After I had played this game for about 10 minutes there was only one thing that I wanted to do. Turn the xbox off. But thinking that maybe it would get better, I played on. I played on until I just couldn’t stand it anymore. Did it ever get any better? No. And I turned the xbox off, never wanting to play it again. There isn’t just one or two elements of this game that bring it down-there are many things that ultimately lead to the game’s failure.

Based on the hit movie “The Great Escape”, the game had not only a huge fan base but huge potential as well. Gamers were just looking for a reason to fall in love with this game. But sadly, this game offers only one promising feature, the only thing similar between the game and the movie. And that is the storyline. As the story goes, you are Steve McQueen. Trapped deep behind enemy lines in a Prisoner of War camp during WWII, you must use stealth, espionage, and sheer cunning to outsmart your enemies and take back your freedom. The game copies the movie almost exactly, utilizing a totally linear style of gameplay. There are no choices for you to make that will affect the storyline- you must follow the straight path from beginning to end. This is my first complaint. I would have really liked to see more of an RPG element to this game. If you were given the freedom to not only explore the camp, but to also decide when and how to plan your escape, the game would have been much better. Instead, the game centers around various “missions” you are sent on, such as “Retrieve the shovel”, or “Talk to the officer”.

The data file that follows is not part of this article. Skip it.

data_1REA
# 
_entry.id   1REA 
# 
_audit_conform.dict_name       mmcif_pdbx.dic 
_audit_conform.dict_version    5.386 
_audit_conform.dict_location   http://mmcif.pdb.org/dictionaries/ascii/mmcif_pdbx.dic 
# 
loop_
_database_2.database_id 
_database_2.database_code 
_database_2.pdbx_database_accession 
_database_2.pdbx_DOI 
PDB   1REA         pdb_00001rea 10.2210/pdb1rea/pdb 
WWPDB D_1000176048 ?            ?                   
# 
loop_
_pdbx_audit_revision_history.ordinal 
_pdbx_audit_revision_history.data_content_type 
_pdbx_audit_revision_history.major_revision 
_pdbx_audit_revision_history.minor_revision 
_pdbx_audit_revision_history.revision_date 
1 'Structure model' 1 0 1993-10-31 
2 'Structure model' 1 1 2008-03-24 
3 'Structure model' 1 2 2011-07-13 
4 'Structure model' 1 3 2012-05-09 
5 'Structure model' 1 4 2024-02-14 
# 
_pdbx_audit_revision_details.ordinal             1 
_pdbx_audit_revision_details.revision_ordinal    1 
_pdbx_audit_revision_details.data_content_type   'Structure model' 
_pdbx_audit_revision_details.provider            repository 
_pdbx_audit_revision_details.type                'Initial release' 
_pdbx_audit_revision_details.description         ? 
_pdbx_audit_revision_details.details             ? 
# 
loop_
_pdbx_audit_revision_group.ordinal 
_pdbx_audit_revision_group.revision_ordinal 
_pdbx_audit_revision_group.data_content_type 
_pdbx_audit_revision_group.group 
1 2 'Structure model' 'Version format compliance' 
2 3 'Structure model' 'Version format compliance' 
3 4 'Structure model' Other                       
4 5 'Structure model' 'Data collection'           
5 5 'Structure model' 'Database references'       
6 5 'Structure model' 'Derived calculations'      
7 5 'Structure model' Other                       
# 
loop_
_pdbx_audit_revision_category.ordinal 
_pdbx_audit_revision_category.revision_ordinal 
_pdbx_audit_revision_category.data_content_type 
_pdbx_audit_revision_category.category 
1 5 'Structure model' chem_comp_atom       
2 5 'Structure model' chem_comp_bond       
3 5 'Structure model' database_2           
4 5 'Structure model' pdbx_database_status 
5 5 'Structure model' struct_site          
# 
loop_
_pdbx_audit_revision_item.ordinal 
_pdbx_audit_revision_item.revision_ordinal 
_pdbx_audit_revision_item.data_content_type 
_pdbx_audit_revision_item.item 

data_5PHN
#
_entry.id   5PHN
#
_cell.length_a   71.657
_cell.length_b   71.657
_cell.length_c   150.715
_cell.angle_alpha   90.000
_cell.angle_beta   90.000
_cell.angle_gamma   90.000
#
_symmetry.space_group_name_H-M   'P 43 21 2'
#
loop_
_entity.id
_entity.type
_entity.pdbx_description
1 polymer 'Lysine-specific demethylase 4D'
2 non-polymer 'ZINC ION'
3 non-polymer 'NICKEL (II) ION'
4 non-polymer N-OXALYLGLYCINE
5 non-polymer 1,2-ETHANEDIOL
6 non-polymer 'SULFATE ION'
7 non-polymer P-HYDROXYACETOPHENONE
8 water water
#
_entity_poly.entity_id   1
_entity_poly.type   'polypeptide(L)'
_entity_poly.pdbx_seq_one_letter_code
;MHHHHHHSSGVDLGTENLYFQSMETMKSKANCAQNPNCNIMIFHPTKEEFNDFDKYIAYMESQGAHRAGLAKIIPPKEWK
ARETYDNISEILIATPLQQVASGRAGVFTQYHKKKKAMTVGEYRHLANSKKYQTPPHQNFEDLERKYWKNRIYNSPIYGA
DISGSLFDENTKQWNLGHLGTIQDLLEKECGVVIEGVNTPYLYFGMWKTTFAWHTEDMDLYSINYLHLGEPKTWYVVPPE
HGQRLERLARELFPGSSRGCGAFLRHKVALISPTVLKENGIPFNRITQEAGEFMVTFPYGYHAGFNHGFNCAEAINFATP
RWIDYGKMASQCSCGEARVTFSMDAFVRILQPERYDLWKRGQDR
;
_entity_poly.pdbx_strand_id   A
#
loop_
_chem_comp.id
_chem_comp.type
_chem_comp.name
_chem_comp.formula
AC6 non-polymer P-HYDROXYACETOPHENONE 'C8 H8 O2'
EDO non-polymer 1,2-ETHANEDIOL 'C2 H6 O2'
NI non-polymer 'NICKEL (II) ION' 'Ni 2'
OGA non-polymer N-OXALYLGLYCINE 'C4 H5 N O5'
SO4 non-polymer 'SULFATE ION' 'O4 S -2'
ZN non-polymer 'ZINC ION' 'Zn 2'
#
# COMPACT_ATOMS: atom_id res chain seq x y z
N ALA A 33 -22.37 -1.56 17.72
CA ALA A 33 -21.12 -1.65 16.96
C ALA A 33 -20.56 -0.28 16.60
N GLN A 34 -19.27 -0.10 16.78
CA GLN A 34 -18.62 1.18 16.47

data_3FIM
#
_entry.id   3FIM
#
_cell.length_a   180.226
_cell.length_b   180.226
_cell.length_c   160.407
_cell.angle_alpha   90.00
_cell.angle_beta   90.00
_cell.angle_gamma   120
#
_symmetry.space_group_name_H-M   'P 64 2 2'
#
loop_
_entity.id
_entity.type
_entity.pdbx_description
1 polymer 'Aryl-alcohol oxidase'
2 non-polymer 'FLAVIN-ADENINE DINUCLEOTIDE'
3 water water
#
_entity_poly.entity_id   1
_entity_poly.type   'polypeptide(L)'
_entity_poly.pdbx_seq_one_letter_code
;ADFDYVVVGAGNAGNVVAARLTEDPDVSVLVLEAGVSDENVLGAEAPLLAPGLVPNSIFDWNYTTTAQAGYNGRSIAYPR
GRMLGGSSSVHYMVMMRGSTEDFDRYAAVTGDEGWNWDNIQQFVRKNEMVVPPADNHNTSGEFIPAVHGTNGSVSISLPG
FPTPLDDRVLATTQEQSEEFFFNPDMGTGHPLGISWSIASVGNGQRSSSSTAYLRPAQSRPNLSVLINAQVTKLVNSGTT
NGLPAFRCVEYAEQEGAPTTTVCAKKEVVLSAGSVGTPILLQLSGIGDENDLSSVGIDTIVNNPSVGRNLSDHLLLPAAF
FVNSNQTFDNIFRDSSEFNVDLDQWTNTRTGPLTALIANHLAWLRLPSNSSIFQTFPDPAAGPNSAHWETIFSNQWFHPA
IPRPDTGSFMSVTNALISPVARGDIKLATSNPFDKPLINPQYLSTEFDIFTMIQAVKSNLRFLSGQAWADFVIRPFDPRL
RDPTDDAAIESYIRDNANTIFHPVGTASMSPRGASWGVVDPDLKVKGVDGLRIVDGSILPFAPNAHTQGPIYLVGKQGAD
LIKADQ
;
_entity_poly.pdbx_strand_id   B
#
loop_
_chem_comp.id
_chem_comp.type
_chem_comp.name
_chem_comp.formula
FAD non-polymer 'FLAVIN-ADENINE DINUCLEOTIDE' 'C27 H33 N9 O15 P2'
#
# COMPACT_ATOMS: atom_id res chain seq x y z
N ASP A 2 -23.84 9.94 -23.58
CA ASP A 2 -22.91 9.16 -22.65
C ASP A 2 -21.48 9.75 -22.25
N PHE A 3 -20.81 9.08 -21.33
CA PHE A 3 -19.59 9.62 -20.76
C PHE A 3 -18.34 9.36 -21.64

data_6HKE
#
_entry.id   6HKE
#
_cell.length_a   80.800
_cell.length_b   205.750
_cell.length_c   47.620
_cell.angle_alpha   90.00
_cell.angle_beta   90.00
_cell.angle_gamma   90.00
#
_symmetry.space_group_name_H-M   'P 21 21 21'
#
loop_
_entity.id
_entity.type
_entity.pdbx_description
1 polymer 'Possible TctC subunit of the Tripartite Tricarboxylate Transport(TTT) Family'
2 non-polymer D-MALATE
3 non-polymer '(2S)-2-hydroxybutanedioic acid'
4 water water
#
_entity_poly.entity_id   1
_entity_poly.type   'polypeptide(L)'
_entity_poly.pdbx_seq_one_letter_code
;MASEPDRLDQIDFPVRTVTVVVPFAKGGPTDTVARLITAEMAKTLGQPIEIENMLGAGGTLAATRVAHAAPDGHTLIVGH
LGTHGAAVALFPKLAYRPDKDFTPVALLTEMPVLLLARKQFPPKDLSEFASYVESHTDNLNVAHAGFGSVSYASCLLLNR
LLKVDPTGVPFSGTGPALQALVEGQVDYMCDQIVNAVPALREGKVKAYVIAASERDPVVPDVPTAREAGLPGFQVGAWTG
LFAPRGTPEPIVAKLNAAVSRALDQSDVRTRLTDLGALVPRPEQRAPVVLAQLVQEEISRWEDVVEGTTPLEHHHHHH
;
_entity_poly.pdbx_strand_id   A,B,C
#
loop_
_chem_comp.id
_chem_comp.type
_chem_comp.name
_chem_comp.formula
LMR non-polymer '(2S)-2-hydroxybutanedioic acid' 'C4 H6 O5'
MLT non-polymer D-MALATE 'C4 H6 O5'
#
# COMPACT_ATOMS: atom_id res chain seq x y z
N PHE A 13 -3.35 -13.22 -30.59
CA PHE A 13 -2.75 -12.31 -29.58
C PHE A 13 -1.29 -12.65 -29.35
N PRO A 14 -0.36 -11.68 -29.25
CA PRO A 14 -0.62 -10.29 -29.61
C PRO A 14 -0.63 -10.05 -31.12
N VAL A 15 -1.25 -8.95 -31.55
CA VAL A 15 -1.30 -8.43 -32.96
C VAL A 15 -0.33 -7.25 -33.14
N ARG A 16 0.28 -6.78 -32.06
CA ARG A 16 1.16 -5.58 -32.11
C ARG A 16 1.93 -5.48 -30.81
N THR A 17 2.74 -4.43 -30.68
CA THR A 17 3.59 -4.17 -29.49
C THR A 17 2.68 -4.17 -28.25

Here is where another major fault is present. This game is extremely repetitive. There is almost no variety in the tasks that are assigned to you. Usually you will either have to find an object, or talk to someone (who will then tell you to find an object). Then you have to return the object to someone who will tell you to find another object. This cycle repeats for the entire game, drawing the fun value down to almost zero. When you’re trying to find various items, you will need to avoid the detection of the guards, so the game includes a “stealth mode”. However, this mode is definitely not groundbreaking or unique to the game at all.